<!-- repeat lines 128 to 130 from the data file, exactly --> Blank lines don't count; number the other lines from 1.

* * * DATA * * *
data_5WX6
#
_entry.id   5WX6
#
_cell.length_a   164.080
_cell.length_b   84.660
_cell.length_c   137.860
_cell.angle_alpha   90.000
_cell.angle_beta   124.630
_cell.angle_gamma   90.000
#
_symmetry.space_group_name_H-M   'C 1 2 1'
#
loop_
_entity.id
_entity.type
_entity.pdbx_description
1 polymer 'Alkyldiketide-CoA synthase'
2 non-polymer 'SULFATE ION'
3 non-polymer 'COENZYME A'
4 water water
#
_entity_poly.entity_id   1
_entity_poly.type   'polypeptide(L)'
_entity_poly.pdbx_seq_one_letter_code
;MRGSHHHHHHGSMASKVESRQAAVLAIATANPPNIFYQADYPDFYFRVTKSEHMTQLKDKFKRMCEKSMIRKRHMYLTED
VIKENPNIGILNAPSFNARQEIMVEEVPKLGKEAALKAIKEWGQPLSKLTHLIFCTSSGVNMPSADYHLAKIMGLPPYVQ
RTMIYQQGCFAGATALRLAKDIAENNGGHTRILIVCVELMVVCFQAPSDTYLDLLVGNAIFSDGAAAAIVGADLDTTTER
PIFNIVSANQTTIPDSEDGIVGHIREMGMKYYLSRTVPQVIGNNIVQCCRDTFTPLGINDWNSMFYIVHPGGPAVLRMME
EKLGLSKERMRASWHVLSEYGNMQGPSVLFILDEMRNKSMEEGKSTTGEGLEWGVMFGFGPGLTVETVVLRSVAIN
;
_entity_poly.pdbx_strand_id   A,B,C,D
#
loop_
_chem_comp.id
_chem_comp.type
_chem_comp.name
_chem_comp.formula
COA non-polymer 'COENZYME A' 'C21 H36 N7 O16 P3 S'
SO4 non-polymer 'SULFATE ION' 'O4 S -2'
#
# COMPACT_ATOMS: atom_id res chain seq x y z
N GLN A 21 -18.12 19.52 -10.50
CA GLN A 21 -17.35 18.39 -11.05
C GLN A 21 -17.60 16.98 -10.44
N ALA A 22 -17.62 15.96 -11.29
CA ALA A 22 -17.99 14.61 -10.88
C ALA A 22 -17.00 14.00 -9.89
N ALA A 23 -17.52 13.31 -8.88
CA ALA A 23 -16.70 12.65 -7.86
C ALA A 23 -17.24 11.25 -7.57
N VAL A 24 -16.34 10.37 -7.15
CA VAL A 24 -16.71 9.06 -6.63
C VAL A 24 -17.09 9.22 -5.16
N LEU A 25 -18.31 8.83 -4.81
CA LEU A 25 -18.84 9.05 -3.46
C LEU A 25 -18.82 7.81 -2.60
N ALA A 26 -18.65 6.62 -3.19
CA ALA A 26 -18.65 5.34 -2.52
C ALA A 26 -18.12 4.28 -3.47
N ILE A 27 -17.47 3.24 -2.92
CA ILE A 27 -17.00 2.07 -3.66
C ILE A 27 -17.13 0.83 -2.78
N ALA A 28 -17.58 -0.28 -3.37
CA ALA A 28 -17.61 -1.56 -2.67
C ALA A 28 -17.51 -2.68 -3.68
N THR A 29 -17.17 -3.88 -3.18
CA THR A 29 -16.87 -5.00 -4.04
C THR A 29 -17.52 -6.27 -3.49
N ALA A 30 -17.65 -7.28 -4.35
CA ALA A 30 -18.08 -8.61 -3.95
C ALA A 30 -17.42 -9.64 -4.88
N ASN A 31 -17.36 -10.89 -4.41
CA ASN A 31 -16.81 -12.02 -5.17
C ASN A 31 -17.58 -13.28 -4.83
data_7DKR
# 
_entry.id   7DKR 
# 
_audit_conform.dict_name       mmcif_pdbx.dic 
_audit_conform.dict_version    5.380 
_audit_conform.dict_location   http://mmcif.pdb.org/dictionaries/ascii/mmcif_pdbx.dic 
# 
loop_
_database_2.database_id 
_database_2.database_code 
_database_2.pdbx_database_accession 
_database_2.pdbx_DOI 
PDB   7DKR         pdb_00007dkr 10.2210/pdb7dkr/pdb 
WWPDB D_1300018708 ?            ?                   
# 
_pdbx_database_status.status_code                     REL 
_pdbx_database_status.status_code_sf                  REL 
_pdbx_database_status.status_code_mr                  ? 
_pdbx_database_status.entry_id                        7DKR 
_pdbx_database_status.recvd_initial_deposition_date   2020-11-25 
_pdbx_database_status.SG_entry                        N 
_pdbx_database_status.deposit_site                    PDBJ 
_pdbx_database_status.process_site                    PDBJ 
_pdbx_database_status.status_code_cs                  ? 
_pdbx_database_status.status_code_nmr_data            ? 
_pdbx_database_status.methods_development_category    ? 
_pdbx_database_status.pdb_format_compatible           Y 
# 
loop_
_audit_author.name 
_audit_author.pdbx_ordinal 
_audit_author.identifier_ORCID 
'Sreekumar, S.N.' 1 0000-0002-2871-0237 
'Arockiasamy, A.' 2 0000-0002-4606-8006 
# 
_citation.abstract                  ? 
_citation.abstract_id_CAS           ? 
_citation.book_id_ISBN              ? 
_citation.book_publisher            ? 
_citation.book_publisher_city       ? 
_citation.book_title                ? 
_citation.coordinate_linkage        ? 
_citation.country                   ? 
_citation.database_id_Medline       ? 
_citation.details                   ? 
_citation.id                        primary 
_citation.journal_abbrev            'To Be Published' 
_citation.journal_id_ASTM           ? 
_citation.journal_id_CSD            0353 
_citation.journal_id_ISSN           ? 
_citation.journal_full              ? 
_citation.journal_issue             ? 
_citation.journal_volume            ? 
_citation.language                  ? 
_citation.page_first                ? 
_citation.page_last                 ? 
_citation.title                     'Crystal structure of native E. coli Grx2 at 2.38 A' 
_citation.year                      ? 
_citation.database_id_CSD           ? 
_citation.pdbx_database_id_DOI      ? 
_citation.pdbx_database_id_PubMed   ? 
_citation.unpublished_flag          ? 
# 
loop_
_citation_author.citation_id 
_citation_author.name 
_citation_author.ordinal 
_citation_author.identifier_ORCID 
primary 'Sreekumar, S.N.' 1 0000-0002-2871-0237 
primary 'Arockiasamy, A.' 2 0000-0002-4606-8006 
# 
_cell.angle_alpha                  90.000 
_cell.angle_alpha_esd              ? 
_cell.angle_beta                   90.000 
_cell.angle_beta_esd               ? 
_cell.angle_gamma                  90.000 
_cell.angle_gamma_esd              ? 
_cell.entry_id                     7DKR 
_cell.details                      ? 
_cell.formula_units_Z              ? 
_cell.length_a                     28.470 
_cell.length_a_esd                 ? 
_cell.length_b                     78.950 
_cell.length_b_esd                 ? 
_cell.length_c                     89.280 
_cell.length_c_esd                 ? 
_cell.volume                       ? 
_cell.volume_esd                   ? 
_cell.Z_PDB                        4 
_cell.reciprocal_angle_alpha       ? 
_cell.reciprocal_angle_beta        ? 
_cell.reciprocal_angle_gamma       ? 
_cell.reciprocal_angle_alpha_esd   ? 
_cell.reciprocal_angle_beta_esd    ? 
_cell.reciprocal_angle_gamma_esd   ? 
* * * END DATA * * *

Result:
_citation.journal_issue             ? 
_citation.journal_volume            ? 
_citation.language                  ? 